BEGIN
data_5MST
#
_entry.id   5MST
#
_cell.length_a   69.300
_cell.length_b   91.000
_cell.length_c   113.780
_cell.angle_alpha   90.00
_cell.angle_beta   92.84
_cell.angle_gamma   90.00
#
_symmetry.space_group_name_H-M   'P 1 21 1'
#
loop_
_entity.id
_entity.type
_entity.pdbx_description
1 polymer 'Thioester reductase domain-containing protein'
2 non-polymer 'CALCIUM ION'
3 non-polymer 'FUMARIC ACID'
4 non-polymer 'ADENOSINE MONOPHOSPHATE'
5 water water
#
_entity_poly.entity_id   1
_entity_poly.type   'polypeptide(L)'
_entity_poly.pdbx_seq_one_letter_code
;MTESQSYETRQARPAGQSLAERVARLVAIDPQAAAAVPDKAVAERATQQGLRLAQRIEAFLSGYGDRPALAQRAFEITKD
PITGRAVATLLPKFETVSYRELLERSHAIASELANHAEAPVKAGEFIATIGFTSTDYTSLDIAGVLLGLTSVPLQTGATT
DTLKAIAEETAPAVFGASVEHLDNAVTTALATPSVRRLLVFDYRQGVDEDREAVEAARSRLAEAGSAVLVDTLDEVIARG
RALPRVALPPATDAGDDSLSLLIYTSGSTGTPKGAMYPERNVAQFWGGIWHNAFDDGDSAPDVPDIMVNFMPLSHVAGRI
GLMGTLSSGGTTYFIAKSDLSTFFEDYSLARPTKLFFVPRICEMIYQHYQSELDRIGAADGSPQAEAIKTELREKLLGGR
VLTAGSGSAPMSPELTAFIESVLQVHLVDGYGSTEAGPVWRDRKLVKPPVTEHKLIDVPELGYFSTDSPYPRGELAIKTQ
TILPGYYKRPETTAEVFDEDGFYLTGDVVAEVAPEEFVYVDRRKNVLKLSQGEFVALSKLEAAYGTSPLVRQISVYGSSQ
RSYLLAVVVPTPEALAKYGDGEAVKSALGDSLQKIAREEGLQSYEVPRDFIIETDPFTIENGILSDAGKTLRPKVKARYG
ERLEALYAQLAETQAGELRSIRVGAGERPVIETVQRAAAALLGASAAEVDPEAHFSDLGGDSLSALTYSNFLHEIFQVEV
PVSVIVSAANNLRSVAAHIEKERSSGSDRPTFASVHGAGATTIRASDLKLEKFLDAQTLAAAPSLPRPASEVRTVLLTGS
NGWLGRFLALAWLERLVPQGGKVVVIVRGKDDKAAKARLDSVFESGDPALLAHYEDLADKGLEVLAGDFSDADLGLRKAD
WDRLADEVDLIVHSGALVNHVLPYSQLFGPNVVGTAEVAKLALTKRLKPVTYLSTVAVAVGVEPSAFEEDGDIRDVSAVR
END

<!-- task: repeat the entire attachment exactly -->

data_5MST
#
_entry.id   5MST
#
_cell.length_a   69.300
_cell.length_b   91.000
_cell.length_c   113.780
_cell.angle_alpha   90.00
_cell.angle_beta   92.84
_cell.angle_gamma   90.00
#
_symmetry.space_group_name_H-M   'P 1 21 1'
#
loop_
_entity.id
_entity.type
_entity.pdbx_description
1 polymer 'Thioester reductase domain-containing protein'
2 non-polymer 'CALCIUM ION'
3 non-polymer 'FUMARIC ACID'
4 non-polymer 'ADENOSINE MONOPHOSPHATE'
5 water water
#
_entity_poly.entity_id   1
_entity_poly.type   'polypeptide(L)'
_entity_poly.pdbx_seq_one_letter_code
;MTESQSYETRQARPAGQSLAERVARLVAIDPQAAAAVPDKAVAERATQQGLRLAQRIEAFLSGYGDRPALAQRAFEITKD
PITGRAVATLLPKFETVSYRELLERSHAIASELANHAEAPVKAGEFIATIGFTSTDYTSLDIAGVLLGLTSVPLQTGATT
DTLKAIAEETAPAVFGASVEHLDNAVTTALATPSVRRLLVFDYRQGVDEDREAVEAARSRLAEAGSAVLVDTLDEVIARG
RALPRVALPPATDAGDDSLSLLIYTSGSTGTPKGAMYPERNVAQFWGGIWHNAFDDGDSAPDVPDIMVNFMPLSHVAGRI
GLMGTLSSGGTTYFIAKSDLSTFFEDYSLARPTKLFFVPRICEMIYQHYQSELDRIGAADGSPQAEAIKTELREKLLGGR
VLTAGSGSAPMSPELTAFIESVLQVHLVDGYGSTEAGPVWRDRKLVKPPVTEHKLIDVPELGYFSTDSPYPRGELAIKTQ
TILPGYYKRPETTAEVFDEDGFYLTGDVVAEVAPEEFVYVDRRKNVLKLSQGEFVALSKLEAAYGTSPLVRQISVYGSSQ
RSYLLAVVVPTPEALAKYGDGEAVKSALGDSLQKIAREEGLQSYEVPRDFIIETDPFTIENGILSDAGKTLRPKVKARYG
ERLEALYAQLAETQAGELRSIRVGAGERPVIETVQRAAAALLGASAAEVDPEAHFSDLGGDSLSALTYSNFLHEIFQVEV
PVSVIVSAANNLRSVAAHIEKERSSGSDRPTFASVHGAGATTIRASDLKLEKFLDAQTLAAAPSLPRPASEVRTVLLTGS
NGWLGRFLALAWLERLVPQGGKVVVIVRGKDDKAAKARLDSVFESGDPALLAHYEDLADKGLEVLAGDFSDADLGLRKAD
WDRLADEVDLIVHSGALVNHVLPYSQLFGPNVVGTAEVAKLALTKRLKPVTYLSTVAVAVGVEPSAFEEDGDIRDVSAVR